For Global Entry, you will also have to schedule a personal interview (can take weeks or months in some locations) and must provide a passport or permanent resident card.

NEXUS: U.S. and Canadian citizens or permanent residents of either country can apply for NEXUS, an expedited process for airports and land borders between those two countries. Application is similar to Global Entry, and a five-year membership is $50.  It includes Global Entry and TSA Pre-check for travel between those two countries.
SENTRI: Travelers frequently arriving in the U.S. from Mexico, should consider enrolling in SENTRI. The process is similar to NEXUS, and the program requires proof of citizenship and admissibility documentation. Five-year membership fee is $122.25.

Be a smart traveler: Once you have received approval for any of these programs, be sure to enter your Known Traveler Number or PASS-ID into the passenger information section for the airlines you’ll be traveling on, or provide that number to any agent or company that books flights for you. I also double check before checking in for a flight to make sure that number is correctly and currently noted at the airline’s website. If for some reason, it isn’t, you won’t get the benefits due you—and the agent at the airport can’t change the notification (or lack of it) on your ticket.

Photos from free sources

Friday, January 6, 2017

Tips for safe winter travel

Whether you are flying or gearing up for a road trip to visit relatives, Better Business Bureau has advice to help ensure safe travels during the cold and unpredictable winter season.
If you plan on driving, the National Highway Traffic Safety Administration recommends getting your car serviced before you hit the road, especially if you anticipate traveling in inclement weather, like snow and ice. Visit your mechanic for a tune-up and have your entire vehicle thoroughly checked.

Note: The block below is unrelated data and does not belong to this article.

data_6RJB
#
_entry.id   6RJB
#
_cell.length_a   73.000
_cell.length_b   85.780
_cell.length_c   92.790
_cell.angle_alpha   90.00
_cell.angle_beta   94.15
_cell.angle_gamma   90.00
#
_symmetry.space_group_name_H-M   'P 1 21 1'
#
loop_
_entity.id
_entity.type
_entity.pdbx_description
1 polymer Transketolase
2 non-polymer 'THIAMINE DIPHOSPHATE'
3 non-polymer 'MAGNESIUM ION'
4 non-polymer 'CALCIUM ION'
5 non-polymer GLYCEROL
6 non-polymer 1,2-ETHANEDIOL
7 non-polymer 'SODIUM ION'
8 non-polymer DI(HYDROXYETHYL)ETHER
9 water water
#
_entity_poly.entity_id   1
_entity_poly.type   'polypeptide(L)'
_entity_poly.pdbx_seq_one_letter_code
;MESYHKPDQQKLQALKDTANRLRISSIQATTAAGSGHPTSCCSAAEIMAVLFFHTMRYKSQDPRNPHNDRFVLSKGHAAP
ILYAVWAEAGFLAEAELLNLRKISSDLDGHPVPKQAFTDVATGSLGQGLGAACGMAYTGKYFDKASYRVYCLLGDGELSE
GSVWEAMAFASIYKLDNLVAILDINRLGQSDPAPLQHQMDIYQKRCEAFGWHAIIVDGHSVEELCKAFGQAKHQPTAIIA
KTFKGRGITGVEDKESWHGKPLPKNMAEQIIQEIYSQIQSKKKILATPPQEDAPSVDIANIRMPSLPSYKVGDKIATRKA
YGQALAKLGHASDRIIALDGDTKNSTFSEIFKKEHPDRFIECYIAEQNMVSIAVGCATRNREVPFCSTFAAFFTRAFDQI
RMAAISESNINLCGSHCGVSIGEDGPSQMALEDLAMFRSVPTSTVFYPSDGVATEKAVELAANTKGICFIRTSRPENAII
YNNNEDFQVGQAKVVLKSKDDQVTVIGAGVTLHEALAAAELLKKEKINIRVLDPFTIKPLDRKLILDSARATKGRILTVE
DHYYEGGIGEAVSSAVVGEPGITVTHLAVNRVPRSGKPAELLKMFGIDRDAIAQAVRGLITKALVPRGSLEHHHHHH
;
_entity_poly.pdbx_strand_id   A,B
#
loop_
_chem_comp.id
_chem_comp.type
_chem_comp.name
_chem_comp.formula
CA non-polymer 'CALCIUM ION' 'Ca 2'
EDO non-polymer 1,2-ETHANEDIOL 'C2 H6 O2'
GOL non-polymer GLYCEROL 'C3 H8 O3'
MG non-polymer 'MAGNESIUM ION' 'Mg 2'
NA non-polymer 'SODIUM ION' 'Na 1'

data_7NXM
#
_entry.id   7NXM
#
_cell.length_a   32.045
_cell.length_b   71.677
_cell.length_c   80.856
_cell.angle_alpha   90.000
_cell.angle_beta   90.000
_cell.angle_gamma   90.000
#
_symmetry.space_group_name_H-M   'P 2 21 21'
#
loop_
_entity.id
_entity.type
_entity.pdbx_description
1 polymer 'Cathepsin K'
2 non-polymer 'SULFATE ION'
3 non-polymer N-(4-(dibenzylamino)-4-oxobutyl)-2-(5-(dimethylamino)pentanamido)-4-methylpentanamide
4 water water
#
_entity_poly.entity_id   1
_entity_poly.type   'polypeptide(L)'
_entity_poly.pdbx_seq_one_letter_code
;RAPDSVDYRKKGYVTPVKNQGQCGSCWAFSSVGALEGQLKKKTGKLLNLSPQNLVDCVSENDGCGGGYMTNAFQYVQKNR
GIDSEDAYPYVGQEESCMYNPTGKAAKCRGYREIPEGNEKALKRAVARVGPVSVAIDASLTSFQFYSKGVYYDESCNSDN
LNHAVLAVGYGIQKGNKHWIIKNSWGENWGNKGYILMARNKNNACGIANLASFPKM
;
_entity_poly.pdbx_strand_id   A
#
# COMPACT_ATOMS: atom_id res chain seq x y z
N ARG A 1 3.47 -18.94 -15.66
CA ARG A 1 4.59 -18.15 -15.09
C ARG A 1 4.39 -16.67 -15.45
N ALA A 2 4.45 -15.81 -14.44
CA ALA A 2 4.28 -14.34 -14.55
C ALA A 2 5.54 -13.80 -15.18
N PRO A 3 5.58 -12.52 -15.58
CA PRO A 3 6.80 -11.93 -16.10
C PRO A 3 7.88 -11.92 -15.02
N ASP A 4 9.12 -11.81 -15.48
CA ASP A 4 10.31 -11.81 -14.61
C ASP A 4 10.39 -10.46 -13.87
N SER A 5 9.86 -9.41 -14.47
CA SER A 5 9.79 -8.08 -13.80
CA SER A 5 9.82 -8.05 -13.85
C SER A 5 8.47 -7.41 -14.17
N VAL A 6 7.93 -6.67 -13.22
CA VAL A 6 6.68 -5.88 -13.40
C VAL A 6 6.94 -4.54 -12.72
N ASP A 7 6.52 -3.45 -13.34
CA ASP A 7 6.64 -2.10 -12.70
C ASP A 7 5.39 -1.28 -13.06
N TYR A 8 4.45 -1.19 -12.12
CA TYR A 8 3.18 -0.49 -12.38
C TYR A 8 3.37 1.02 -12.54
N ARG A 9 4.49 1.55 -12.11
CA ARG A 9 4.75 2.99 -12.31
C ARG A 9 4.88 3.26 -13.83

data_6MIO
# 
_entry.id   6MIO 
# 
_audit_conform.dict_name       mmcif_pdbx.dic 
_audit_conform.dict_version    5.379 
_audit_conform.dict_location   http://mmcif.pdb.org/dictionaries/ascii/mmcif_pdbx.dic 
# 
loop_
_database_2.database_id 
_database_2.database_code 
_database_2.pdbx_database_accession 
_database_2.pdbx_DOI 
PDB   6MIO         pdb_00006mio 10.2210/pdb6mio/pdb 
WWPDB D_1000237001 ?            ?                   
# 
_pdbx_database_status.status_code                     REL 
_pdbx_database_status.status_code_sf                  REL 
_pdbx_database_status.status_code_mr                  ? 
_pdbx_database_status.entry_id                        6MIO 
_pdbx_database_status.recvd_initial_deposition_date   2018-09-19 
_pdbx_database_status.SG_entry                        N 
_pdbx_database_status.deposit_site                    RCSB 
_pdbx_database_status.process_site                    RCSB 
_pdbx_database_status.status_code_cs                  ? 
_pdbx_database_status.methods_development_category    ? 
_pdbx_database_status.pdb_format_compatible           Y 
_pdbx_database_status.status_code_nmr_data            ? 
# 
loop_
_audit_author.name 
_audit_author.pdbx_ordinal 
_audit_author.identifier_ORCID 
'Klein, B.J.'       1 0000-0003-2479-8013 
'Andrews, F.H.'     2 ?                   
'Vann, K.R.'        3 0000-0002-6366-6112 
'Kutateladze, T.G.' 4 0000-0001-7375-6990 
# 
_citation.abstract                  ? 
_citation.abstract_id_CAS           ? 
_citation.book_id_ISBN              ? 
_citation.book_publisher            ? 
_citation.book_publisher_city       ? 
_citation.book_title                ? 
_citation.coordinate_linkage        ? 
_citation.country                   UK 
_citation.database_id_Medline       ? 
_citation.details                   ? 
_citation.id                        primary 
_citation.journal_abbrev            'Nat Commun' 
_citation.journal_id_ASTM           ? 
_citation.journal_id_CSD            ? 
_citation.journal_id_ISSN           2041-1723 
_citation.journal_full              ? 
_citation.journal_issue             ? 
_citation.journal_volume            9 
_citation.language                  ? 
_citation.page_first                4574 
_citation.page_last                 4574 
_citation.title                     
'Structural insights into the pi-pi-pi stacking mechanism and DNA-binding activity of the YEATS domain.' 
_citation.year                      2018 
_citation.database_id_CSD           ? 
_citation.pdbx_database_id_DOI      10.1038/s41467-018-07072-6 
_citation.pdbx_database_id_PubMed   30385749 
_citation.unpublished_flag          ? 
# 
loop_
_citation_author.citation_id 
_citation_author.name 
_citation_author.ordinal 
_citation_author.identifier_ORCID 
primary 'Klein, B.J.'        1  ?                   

Before you hit the highway or tarmac this holiday season, BBB recommends that travelers:
Check out the business first. Whether you’re looking for a trustworthy travel agency, hotel, resort or auto mechanic, check out a company’s BBB Business Profile

Create a vehicle safety kit. Prepare for bad weather by creating your own safety kit. Basics for the kit include blankets, a flashlight with extra batteries, a radio, a first aid kit, jumper cables, non-perishable foods like granola bars and nuts, bottled water, an ice scraper and warm gloves.
Research last-minute travel deals. Bargains on airfare or a hotel may be tempting, but be cautious when booking on an unknown travel website or through an online advertisement. Common travel-related complaints to BBB reported trouble with reservations, online advertisements and incorrect charges. Be sure you understand all anticipated charges, so you can compare prices with confidence.

Consider travel insurance if flying. You may want to purchase travel insurance when booking a flight for peace of mind, protection from the unexpected and concern over losing the financial investment in a trip. Also, check with your credit card company, as some offer travel insurance as a perk if you use the card when booking a flight.
Understand extra fees.

  • Baggage fees: Some airlines charge to check bags. If a bag check-in is free, bags weighing over 50 pounds may cost you more.
  • Pet fees: Most airlines accept pets if they are kenneled, but the charge is usually around $100.
  • Ticket changes: Plans can change, but keep in mind that your travel cost was determined by your original departure and arrival times. Changing your plans may cost extra.
  • Hotel fees: Some  hotels charge extra fees for room service and Wi-Fi. Read the fine print when booking a hotel, and save your receipts.
Information courtesy of Esther Robards-Forbes, Public Relations Manager 

Photos from free sources.